What to Do: Employee Leaves With Trade Secrets

Losing an employee, especially a key employee, is difficult for any business. You’ve invested time, know-how, and resources in your employees and they in turn are the lifeblood of your business. Unfortunately, people leave and when they leave, it is usually to work for a competitor or even to start a competing business. If that employee had access to your company’s confidential information such as customer lists, customer preferences, pricing formulas, and any other information that gives you a competitive edge, you want to make sure that the employee can’t take that valuable information to a competitor. How do you protect trade secrets from a competitor when an employee leaves? I have good news and bad news for you. The bad news: If the first time you think about protecting your company’s confidential information is after a key employee leaves, it may be too late. One of the fundamental requirements under California and Federal laws that protect trade secrets is the requirement that you made reasonable efforts to keep that information a secret. Thus, if you haven’t thought about how … Continue reading

In: California Civil Litigation, Contracts, Employment Law, What to Do | Leave a comment

What to do Before You Sign a Contract

Congratulations! You made a deal, reached an agreement, or resolved a dispute and now you’re ready to sign a contract to make it all official.  If this contract is important enough to you, pause for a minute, read it carefully, and ask an attorney to review it. Why? There are 2 reasons: Whoever drafts the contract will include terms and provisions that are in their favor. They have no obligation, duty, or interest (generally) in watching out for your interest. But your lawyer does. Every time I review a contract and explain the various clauses to my clients, there are a few clauses that my clients did not understand or was against their interest and invariably had to be negotiated and revised. You may have an engineering degree from MIT and be the smartest person in the room but unless you’ve seen the same clauses day in and day out and have seen their implications in the litigation context, you may not have an accurate understanding of the contract. Contract pitfalls to look out for. This is by no means an all-inclusive list. … Continue reading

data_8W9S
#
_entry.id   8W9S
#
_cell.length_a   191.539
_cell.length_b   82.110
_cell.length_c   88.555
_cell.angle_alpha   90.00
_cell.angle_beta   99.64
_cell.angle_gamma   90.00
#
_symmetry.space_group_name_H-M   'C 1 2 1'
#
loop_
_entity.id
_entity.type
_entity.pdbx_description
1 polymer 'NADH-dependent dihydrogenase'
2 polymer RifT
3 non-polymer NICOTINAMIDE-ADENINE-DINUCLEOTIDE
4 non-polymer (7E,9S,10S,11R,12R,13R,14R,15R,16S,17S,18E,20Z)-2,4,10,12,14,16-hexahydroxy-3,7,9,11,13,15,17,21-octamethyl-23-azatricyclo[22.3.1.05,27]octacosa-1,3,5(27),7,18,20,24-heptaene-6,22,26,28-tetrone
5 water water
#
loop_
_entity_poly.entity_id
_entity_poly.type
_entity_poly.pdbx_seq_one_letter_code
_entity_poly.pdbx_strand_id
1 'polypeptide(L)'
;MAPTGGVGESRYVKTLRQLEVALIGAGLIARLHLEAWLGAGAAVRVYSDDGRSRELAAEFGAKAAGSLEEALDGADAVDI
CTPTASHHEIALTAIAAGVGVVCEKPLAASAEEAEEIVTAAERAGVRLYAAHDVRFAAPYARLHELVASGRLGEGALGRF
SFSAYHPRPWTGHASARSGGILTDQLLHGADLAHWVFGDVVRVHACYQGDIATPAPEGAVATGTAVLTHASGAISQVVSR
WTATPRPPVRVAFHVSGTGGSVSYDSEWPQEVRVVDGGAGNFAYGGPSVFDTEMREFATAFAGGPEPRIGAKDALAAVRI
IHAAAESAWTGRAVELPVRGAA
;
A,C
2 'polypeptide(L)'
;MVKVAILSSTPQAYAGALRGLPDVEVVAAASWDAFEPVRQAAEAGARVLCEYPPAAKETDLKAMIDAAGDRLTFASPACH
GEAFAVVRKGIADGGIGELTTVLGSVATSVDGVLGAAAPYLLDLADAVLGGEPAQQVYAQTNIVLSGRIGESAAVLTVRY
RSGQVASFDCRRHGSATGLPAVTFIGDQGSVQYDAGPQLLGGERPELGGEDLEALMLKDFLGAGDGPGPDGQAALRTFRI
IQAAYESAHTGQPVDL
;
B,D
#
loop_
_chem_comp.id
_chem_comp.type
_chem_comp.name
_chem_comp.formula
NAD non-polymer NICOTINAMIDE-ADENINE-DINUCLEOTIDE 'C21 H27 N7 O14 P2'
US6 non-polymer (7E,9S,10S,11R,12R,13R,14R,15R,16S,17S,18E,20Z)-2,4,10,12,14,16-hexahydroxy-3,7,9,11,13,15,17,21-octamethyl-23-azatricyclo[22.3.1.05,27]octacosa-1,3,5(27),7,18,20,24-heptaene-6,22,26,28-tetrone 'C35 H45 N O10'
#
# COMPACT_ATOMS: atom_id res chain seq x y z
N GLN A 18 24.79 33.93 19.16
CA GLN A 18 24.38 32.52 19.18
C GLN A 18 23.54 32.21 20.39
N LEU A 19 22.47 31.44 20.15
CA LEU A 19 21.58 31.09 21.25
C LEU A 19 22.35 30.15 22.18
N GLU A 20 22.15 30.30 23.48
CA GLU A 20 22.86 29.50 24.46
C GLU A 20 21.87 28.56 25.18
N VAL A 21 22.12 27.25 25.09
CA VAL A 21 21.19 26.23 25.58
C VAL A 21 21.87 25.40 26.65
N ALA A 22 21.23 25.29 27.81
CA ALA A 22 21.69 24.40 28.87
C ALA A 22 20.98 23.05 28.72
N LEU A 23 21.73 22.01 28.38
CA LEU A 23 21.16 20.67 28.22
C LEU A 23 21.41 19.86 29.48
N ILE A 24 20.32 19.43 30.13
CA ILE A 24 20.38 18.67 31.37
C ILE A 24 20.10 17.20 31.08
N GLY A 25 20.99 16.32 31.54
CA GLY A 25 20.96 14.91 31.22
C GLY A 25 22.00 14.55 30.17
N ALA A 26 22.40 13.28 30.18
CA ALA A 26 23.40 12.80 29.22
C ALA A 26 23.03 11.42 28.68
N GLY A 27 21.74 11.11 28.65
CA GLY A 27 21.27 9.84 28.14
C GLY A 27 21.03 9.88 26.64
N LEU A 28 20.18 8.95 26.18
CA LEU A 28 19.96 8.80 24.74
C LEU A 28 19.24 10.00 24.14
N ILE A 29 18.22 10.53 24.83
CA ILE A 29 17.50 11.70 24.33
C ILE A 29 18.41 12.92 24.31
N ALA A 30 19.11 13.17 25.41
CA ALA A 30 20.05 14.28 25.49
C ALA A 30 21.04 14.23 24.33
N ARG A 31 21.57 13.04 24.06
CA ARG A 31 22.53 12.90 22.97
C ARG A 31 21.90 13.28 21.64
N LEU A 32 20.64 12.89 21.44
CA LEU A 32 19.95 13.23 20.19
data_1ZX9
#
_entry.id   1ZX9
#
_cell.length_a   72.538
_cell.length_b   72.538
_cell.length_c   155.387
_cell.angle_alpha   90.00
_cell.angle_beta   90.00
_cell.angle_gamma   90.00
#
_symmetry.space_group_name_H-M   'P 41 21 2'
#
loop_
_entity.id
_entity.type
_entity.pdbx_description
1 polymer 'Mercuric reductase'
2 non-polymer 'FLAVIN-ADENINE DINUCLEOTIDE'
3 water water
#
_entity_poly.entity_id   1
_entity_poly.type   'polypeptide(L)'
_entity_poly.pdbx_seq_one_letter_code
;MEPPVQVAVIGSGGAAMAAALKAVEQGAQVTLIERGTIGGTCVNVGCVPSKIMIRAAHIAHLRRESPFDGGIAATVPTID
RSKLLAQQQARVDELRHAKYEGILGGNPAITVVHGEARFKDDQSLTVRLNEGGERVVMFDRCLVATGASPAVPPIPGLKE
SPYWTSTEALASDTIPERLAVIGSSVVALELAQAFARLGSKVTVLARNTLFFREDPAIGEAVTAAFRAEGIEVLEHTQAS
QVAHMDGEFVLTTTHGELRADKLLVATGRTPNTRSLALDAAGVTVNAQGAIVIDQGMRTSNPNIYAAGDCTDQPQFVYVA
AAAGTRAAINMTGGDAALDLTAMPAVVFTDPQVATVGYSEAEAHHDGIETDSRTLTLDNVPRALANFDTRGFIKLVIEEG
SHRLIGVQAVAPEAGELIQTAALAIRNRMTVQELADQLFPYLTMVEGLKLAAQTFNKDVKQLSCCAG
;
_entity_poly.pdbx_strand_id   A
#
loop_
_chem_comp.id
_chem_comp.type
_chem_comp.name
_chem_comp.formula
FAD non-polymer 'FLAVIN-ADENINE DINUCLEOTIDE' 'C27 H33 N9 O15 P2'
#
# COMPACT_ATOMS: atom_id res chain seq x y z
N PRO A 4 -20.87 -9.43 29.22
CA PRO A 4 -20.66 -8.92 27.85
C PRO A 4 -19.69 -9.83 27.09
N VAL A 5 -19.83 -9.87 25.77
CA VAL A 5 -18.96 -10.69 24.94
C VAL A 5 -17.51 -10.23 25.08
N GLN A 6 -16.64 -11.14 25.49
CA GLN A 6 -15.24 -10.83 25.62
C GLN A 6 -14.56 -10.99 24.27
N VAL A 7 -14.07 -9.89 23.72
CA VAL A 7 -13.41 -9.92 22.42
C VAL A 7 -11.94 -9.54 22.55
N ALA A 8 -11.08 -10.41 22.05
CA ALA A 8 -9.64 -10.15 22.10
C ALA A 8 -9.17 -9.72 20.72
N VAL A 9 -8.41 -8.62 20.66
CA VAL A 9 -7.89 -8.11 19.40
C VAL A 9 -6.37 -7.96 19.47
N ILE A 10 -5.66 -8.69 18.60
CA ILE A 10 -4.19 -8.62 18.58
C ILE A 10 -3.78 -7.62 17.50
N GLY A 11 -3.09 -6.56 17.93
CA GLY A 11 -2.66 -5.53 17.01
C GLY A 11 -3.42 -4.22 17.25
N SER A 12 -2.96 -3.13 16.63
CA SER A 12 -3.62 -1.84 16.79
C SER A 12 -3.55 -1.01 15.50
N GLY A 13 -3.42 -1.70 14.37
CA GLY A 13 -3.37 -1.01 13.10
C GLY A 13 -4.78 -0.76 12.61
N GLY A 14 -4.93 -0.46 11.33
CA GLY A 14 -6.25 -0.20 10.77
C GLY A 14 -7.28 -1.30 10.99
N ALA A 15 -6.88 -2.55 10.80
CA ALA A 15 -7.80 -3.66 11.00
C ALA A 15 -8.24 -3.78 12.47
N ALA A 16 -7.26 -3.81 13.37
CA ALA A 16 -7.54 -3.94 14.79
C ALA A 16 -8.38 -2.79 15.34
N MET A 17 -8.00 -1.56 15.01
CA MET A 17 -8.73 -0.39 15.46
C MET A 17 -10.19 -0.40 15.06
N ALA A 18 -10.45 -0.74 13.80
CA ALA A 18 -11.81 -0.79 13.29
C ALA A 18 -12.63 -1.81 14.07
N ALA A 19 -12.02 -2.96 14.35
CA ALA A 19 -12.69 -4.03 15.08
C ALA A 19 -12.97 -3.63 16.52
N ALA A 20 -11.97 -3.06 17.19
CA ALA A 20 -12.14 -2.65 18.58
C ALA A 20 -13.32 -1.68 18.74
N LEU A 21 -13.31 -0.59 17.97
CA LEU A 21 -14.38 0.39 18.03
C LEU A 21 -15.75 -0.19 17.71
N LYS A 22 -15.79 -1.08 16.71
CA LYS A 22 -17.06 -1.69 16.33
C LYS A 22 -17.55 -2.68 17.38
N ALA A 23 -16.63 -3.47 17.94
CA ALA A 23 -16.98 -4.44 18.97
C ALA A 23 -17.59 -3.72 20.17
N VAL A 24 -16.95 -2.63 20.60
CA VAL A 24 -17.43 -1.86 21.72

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What to Do When a Client Doesn’t Pay

This is the first post in a new series called “What to Do” where I will discuss “what to do” in various common situations that come up in small and medium sized businesses. Feel free to send me your “what to do” question. Today’s topic is what to do when a client doesn’t pay. This is a common problem that businesses big and small face and if you’re in business, you’re selling services or products in exchange with the expectation that you will be paid for those services or products. The cost to your business of unpaid invoices is not just the dollar amount on each invoice but the opportunity cost of the investment you could make in your business from that income. Additionally, it costs your business time and money to collect on unpaid balances. Thus, the cumulative effect of multiples unpaid invoices, even for small outstanding amounts, is detrimental to your business’s viability and growth. Before starting work: For the proactive business here are some tips to help you avoid or minimize the change of having a client … Continue reading

In: California Civil Litigation, Contracts, Starting a Business, Uncategorized, What to Do | Leave a comment